Hector Serrano’s concept was straightforward: he wanted a light fixture that worked in water. So he quickly shifted from designing for the bathroom to developing a waterproof and battery-operated floating lamp for the pool, simply called Waterproof. “The lamp really came alive when I figured out that the design should come from a ready-made, like a life-buoy light that you see in the water,” Serrano says. “The final design is a combination of a buoy and a traditional lamp shade.” We asked Serrano to explain his clever design, which is manufactured by the innovative Spanish lighting manufacturer Metalarte (www.metalarte.com) and available in North America from Hinson Lighting, in Queens, New York (212-475-4100; 718-482-1100).


It’s made of rotation-molded polyethylene; we initially thought the object was too small to be made using that process. We thought of using injection molding, but that proved more expensive and a bit complicated. It turned out that Metalarte was manufacturing another object at the time that used rotational molding. They got a lot of feedback on the process and finally figured out they could do Waterproof that way.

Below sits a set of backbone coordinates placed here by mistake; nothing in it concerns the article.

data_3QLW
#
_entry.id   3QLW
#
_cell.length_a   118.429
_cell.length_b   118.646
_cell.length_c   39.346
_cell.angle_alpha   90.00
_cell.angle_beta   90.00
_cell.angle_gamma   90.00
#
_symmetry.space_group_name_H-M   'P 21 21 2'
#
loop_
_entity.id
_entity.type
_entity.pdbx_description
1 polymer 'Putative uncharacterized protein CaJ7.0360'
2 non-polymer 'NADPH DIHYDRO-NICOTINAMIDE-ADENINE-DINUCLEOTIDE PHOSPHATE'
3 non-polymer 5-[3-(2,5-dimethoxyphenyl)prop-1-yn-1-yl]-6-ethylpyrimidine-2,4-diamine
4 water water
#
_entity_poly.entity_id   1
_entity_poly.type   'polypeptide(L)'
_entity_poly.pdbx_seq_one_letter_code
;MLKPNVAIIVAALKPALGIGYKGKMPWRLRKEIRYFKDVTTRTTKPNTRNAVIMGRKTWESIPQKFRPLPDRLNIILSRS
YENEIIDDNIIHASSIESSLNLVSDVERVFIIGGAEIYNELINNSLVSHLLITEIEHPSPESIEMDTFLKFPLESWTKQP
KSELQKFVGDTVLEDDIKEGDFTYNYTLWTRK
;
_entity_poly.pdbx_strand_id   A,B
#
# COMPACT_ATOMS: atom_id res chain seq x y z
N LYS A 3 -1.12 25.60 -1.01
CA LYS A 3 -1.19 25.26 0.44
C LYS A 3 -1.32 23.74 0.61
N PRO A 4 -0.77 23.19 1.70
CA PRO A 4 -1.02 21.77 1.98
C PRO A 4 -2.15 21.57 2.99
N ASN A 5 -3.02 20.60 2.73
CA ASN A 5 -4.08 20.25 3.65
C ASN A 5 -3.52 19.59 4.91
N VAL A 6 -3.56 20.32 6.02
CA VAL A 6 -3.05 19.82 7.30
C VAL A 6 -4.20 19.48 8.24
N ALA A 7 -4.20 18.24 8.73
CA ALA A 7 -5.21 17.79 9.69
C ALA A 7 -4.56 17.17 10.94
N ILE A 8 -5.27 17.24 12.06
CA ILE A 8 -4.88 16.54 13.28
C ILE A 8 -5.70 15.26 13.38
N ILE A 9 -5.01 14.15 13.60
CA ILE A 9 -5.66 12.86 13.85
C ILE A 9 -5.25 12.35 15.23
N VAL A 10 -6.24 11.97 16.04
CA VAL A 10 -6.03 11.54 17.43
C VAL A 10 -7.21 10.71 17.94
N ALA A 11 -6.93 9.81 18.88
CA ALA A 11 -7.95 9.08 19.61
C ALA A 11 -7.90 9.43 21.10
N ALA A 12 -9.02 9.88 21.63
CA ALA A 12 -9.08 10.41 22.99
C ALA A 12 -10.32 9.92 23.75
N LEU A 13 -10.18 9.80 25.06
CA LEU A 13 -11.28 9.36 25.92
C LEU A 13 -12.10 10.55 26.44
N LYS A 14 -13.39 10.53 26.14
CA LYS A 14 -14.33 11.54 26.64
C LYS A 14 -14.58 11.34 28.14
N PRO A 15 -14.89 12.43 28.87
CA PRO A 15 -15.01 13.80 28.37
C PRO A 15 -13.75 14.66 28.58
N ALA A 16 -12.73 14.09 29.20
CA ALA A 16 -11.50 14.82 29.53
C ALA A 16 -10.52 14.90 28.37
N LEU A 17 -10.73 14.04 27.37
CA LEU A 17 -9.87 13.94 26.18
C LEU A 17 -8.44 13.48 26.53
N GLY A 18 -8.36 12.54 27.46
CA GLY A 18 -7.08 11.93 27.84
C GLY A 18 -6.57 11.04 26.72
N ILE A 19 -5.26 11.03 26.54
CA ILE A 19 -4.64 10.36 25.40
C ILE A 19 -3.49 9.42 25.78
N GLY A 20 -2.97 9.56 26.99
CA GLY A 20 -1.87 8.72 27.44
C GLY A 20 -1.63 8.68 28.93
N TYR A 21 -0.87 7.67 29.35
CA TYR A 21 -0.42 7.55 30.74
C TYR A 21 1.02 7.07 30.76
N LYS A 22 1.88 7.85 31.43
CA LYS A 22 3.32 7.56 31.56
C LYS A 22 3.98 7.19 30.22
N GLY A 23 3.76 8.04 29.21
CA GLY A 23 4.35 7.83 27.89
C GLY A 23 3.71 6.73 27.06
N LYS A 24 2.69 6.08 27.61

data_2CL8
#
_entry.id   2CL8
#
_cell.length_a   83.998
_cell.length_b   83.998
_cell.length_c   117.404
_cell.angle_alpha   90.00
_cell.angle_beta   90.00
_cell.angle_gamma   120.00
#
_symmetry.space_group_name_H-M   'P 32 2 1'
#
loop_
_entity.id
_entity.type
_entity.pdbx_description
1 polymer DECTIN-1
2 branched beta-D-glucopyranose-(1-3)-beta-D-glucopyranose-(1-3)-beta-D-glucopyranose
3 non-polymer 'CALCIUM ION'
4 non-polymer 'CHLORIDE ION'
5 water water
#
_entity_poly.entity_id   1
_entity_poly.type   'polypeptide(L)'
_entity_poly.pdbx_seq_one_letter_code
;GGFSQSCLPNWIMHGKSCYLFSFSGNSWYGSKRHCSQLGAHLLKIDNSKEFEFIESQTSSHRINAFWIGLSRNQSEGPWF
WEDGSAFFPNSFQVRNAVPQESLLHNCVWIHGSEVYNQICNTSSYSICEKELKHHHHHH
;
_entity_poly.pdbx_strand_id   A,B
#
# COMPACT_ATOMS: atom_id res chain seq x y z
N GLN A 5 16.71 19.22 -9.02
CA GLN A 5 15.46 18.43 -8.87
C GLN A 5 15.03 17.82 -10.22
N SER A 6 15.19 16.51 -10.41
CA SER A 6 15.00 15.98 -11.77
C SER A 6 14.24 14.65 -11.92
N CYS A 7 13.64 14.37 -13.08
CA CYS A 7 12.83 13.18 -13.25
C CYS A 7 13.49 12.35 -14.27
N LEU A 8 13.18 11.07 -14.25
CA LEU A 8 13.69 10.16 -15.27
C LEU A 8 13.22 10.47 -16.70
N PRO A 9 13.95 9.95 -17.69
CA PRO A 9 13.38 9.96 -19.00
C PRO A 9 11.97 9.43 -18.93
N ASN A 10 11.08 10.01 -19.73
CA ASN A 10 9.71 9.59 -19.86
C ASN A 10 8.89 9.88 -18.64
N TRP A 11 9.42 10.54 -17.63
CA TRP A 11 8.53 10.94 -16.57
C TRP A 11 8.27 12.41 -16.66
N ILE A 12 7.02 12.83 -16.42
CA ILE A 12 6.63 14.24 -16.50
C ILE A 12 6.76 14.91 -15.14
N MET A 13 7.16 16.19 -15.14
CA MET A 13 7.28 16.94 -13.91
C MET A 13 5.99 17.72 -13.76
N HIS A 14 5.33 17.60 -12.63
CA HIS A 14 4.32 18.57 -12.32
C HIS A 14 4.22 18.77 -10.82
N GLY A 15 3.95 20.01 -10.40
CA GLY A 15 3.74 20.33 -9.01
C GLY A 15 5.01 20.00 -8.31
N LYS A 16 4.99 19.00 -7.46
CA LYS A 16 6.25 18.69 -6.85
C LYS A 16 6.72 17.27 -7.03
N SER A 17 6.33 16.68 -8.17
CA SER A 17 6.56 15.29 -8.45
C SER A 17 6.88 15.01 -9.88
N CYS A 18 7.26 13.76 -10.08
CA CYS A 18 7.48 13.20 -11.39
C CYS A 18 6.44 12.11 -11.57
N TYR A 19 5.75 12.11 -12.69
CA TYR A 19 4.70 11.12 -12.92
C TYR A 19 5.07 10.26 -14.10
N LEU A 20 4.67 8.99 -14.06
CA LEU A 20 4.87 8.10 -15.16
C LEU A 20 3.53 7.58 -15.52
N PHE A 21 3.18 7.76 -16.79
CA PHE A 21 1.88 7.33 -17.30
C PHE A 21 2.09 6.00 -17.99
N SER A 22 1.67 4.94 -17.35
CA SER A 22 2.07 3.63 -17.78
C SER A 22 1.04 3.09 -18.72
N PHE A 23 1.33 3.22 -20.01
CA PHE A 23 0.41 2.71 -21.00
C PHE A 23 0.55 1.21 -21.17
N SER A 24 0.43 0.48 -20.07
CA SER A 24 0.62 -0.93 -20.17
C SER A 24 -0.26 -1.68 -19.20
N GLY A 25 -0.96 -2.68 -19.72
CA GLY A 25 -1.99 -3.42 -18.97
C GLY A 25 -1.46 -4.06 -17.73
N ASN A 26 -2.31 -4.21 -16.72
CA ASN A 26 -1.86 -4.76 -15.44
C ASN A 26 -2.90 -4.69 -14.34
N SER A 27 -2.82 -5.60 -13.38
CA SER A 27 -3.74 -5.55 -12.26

This lamp can be used in swimming pools, lakes, fountains, or any other water settings. I actually didn’t design a new lamp—what I designed is the context. It’s clear this is the archetype of a table lamp, but instead of putting it on your bedside table you use it in a pool. I tried to keep it close to the archetype of a table lamp so that people would immediately know what it is.

The stick-shaped bottom also acts as a handle that suggests how you use it. You grab the lamp from the handle and throw it into the swimming pool, much the way a buoy is thrown overboard. The interaction between the lamp and the person who’s throwing it is one of the magical aspects of the object. It’s a nice effect when it goes under the water and then bobs up.

The light source is an incandescent bulb with a very small screw fitting. We are working on substituting the bulb with an LED, which lasts longer and is much stronger.

I tried other mock-ups with more abstract and figurative shapes, but the intensity of light from a battery is not that strong. So instead of trying to get more intensity from the light, I concentrated on dealing with the iconic side of the project. The moment you draw on the archetype of the table lamp, it becomes a table light even if the light is not that strong.

In the beginning I wanted to have it be rechargeable with a solar panel because it’s an outdoor lamp. That made sense, but it wasn’t cost effective, so the lamp comes with a rechargeable battery adapter instead. It shines for eight hours at a time.

The battery is stored in the rectangular base. I used a principle similar to the design of a buoy, where the battery acts as a ballast for stability.

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